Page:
For fragmentation and blasting toe they are probably focussing on the blasting issues you are facing. We have had a vast improvement by intelligent trial and error, changing everything from stemming height and blasthole spacing to firing timings and hole initiation patterns and measuring the results. Unfortunately balancing fragmentation and movement/dilution is difficult and the outcomes will need to be tailored to the economics of your deposit/operation.

If you have got significant density differences across your deposit then the blast movement could also be influencing your reconciliation as, even with modern BMM systems, most of the time you will reconcile tonnages against an un-translated block model. This will mean there are significant edge effects where the material you mine does not match the material being measured. For example the translated blocks move 5m forward and are mined out and the survey face used for reconciliation does not cut the relevant blocks in the block model. This should be rectified in longer term measures (3 or 6 month rolling vs. 1 month) if it is occurring and should be explainable to management.

David Kano
1 year ago
David Kano 1 year ago

The general opinion is that long term reconciliation is more reliable than short term reconciliation, but compensating errors can hide a multitude of sins too. One needs to be careful of reacting to short term reconciliation and getting into analysis paralysis and taking your eye off the geology. As indicated above management will react to a negative reconciliation. The process maybe in statistical process control and any changes may just make it worse as it could become out of statistical process control.

The gold in circuit generally determined at the end of each month should take into account all the gold in circuit, including transitional crushed ore stockpiles, rather than assume as constant. The gold in circuit estimate may not be as robust as metallurgists would have us believe. It is difficult to account for gold in gravity traps if the plant does not have a good gravity circuit such as Knelson concentrators or the like for the earliest removal of gold before it is caught in traps. Sampling gold loading on carbon is difficult as a dynamic system is being sampled and TOS does not apply.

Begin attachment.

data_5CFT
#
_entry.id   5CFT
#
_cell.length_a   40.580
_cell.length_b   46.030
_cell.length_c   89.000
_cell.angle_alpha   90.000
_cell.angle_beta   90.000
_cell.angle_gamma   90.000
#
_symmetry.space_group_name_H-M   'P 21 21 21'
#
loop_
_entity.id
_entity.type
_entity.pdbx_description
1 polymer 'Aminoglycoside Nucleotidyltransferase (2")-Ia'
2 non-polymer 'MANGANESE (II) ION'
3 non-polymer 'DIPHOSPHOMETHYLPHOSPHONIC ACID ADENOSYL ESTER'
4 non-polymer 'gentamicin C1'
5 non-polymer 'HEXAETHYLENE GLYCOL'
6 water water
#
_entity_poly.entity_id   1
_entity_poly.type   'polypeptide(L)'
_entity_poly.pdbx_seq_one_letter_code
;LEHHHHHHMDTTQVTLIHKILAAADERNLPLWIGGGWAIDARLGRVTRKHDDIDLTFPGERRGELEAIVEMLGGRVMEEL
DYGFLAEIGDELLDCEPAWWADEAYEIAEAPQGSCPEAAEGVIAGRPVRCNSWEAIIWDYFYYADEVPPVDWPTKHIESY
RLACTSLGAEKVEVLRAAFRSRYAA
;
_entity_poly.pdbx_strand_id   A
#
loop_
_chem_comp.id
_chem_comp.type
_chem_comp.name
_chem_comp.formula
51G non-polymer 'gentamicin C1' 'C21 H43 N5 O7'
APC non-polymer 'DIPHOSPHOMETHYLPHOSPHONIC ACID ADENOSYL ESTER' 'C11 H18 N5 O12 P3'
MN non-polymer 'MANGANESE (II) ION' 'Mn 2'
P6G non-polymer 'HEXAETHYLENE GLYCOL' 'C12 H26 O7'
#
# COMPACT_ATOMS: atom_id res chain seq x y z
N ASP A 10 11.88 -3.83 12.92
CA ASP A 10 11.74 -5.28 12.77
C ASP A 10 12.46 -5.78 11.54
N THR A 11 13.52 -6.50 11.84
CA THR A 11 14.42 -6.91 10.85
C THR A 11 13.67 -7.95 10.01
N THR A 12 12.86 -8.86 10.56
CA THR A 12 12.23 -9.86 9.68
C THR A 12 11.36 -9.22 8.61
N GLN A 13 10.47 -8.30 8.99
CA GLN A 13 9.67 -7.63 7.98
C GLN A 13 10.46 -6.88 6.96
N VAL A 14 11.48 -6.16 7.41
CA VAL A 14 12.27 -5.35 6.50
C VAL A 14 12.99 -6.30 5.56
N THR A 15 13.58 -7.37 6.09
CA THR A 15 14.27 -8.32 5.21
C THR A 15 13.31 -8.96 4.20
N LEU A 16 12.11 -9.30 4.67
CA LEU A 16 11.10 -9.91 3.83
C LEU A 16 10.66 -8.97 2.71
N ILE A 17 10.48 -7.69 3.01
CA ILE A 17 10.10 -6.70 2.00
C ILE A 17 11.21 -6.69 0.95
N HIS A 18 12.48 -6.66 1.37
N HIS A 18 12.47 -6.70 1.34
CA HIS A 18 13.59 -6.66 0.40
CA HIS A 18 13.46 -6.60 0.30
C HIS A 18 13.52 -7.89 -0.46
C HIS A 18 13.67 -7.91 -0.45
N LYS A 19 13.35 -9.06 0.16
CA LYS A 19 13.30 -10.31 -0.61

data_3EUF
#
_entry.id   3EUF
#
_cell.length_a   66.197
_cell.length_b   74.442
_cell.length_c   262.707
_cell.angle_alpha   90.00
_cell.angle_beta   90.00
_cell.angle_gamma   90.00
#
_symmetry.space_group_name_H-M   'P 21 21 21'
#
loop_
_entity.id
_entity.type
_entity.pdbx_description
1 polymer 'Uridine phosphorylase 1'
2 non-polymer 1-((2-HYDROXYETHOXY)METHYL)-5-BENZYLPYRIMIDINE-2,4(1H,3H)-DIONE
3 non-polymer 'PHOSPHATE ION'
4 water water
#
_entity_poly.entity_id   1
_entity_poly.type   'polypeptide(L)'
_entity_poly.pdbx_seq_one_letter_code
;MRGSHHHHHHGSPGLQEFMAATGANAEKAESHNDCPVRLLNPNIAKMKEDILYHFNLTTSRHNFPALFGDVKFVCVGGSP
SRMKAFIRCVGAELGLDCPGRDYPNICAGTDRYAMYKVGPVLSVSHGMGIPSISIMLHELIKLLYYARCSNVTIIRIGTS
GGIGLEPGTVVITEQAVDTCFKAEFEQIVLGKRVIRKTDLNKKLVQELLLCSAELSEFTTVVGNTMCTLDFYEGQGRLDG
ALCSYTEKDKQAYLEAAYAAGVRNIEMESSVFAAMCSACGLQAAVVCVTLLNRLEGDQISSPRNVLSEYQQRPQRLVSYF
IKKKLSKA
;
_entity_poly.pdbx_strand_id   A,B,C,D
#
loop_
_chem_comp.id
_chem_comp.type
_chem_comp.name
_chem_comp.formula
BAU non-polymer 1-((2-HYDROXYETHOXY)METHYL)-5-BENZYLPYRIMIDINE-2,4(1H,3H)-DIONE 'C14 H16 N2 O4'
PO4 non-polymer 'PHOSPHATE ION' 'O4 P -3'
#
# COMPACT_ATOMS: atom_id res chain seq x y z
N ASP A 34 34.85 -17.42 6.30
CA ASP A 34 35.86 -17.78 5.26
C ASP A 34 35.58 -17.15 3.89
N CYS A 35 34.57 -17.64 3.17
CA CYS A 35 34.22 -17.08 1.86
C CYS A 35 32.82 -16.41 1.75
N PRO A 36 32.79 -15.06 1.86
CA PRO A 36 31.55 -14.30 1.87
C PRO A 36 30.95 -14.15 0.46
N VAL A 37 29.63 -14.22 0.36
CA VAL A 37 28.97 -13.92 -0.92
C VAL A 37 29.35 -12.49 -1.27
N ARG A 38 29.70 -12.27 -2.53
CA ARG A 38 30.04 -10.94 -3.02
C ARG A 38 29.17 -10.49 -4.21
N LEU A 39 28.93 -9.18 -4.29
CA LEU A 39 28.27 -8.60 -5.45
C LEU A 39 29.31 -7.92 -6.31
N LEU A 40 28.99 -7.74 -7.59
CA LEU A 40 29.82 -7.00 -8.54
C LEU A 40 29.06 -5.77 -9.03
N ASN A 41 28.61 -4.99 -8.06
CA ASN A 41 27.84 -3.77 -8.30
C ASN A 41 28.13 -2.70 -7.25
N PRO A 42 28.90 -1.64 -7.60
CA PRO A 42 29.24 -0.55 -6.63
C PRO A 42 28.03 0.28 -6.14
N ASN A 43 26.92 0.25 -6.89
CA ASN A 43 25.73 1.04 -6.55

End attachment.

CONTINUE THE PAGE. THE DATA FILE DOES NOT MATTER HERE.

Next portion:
Using black polypipe as a monitor of blast movement can give a false sense of security as it reflects near surface movement which is minimal compared to the middle of the bench, better measured by BMBs.

you mentioned blast fragmentation was a challenge. There are blast pattern optimisation programmes available to minimise mixing of ore, but they all can only throw ore in one direction. However the understanding of the structure and distribution of mineralisation should be input into each blast design. Need good communication between geologists and blast control engineers. Too often each hides in their own silo. If there is cross cutting mineralisation the movement of that ore needs to be accounted to prevent ore loss and ore dilution. This is probably the area of greatest uncertainty assuming the grade control drilling was performed to minimise sampling errors as mentioned earlier.

Truck factors can be adjusted matching total truck counts to BCMs surveyed for the month and expressed on a dry tonnage basis per truck. Samples can be collected and measured for determination of in-situ bulk density. Reconciliation is only as good as your understanding of the geology and tracking each stage of movement of ore.